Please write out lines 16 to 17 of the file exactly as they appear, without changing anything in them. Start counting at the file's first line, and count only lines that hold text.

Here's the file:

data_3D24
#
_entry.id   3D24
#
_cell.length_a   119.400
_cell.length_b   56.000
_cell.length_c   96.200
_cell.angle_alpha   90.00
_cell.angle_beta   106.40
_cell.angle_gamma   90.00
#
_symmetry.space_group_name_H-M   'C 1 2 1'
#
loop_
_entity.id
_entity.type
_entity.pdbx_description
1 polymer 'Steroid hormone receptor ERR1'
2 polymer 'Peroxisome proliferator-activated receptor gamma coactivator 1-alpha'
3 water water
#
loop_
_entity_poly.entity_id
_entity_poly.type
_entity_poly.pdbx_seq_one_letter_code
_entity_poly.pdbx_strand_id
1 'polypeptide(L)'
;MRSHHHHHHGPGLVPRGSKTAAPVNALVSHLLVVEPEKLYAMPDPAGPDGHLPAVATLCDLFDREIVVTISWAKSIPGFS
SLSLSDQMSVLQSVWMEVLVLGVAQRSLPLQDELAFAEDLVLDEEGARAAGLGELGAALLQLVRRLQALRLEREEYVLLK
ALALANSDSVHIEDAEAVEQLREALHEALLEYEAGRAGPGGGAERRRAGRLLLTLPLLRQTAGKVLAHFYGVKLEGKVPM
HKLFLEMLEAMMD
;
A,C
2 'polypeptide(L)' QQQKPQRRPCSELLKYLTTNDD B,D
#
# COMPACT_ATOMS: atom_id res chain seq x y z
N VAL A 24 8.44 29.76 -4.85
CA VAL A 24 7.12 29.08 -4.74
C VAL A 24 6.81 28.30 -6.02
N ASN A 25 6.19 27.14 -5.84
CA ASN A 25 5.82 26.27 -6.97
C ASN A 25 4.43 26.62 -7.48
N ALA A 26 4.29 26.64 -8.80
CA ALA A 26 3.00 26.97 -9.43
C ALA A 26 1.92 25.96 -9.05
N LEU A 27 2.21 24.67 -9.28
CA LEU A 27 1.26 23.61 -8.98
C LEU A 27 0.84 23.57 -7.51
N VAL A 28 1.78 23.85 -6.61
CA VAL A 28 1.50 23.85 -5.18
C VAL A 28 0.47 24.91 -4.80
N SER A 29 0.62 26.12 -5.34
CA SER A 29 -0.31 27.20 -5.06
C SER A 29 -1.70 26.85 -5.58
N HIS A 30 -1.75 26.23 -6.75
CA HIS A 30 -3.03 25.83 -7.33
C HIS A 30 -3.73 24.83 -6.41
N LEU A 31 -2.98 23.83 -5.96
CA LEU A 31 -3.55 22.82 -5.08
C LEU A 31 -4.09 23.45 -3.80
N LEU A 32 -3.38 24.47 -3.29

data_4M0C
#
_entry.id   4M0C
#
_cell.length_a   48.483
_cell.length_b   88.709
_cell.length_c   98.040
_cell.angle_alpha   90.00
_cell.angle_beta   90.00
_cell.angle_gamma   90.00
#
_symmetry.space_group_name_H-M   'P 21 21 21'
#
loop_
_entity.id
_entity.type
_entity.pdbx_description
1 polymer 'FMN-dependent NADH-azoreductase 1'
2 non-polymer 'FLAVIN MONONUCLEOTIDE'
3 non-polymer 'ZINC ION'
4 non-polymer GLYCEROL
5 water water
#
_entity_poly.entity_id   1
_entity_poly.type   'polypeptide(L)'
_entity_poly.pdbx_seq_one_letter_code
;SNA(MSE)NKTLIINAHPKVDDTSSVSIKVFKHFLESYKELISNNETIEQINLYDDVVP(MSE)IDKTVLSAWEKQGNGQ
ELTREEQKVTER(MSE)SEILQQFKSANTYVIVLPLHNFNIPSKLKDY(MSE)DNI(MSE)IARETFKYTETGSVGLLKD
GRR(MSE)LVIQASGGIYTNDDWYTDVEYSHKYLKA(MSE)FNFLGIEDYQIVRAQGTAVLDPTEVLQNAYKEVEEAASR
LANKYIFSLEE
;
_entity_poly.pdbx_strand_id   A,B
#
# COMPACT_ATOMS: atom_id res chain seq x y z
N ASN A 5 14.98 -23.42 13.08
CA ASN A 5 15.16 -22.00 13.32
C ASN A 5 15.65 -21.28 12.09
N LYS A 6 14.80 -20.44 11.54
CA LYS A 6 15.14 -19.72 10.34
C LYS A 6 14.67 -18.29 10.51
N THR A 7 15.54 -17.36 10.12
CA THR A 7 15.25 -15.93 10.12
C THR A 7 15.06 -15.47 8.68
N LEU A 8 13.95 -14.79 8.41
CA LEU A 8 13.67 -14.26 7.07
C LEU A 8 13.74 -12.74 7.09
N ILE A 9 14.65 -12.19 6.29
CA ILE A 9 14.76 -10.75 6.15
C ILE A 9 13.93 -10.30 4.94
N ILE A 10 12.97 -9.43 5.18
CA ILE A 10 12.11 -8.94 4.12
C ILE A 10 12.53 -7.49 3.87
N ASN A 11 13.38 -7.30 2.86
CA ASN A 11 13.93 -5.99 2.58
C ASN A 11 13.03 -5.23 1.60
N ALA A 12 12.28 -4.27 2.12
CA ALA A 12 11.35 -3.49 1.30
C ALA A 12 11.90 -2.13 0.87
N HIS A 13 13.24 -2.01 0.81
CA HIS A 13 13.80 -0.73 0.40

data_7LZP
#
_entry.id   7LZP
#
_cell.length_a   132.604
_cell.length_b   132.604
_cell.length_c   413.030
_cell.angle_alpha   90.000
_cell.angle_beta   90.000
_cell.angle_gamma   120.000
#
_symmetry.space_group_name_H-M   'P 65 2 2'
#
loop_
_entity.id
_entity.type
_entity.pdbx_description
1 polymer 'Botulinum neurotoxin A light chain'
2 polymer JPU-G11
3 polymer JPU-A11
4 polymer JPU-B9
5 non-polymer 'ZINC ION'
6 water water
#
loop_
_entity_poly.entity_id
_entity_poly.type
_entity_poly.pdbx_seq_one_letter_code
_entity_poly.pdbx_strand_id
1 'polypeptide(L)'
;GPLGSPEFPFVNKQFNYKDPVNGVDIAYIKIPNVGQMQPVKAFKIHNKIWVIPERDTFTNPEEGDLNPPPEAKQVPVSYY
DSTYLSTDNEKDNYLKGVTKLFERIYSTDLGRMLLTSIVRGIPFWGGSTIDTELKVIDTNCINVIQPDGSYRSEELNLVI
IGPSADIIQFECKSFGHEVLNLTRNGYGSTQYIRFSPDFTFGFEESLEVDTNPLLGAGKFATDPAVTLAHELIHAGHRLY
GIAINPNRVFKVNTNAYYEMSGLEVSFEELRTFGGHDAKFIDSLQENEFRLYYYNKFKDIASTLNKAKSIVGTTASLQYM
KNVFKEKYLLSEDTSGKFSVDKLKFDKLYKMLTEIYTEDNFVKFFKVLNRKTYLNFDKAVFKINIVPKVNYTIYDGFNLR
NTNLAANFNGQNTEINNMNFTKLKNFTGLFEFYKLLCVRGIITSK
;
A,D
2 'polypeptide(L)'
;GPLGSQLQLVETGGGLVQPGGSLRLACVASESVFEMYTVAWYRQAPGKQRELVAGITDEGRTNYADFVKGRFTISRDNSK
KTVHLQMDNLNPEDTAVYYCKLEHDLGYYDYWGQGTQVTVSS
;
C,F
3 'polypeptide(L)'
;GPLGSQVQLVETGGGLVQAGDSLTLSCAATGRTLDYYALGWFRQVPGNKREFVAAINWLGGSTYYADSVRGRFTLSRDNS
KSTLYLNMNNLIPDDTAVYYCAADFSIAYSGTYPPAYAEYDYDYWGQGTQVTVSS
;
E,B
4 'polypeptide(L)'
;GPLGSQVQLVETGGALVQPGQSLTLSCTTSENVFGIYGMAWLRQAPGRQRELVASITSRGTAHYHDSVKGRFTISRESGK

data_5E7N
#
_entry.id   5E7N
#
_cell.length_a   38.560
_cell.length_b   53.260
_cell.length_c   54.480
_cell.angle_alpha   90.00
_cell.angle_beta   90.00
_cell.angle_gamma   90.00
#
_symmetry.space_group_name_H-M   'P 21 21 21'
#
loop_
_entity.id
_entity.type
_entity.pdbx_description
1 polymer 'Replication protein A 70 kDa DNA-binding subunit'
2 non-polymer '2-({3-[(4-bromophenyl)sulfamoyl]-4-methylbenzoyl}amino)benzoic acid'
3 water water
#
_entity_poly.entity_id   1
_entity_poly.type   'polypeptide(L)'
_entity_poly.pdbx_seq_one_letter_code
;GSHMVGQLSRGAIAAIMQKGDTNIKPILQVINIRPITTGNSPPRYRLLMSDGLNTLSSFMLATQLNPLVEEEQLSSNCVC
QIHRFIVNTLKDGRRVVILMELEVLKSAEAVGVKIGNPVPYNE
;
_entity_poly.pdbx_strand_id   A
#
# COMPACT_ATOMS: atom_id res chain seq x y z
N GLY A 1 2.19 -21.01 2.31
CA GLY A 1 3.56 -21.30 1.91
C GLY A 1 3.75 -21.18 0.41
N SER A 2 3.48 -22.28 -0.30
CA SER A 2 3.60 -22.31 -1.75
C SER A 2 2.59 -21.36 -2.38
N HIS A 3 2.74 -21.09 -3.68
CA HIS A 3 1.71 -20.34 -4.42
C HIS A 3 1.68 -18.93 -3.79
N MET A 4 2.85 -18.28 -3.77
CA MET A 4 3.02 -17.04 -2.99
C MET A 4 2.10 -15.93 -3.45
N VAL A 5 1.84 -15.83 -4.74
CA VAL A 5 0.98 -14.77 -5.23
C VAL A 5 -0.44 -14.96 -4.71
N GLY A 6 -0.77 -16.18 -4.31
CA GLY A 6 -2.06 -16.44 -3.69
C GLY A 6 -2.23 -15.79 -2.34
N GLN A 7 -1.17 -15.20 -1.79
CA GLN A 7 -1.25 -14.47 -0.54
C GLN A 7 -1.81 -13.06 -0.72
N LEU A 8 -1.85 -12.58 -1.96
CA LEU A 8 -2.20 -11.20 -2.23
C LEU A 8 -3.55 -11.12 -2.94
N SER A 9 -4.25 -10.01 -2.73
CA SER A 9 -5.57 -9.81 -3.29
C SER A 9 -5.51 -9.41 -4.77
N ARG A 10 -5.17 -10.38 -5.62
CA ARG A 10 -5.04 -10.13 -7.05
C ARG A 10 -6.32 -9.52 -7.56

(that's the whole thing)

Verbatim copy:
_entity.type
_entity.pdbx_description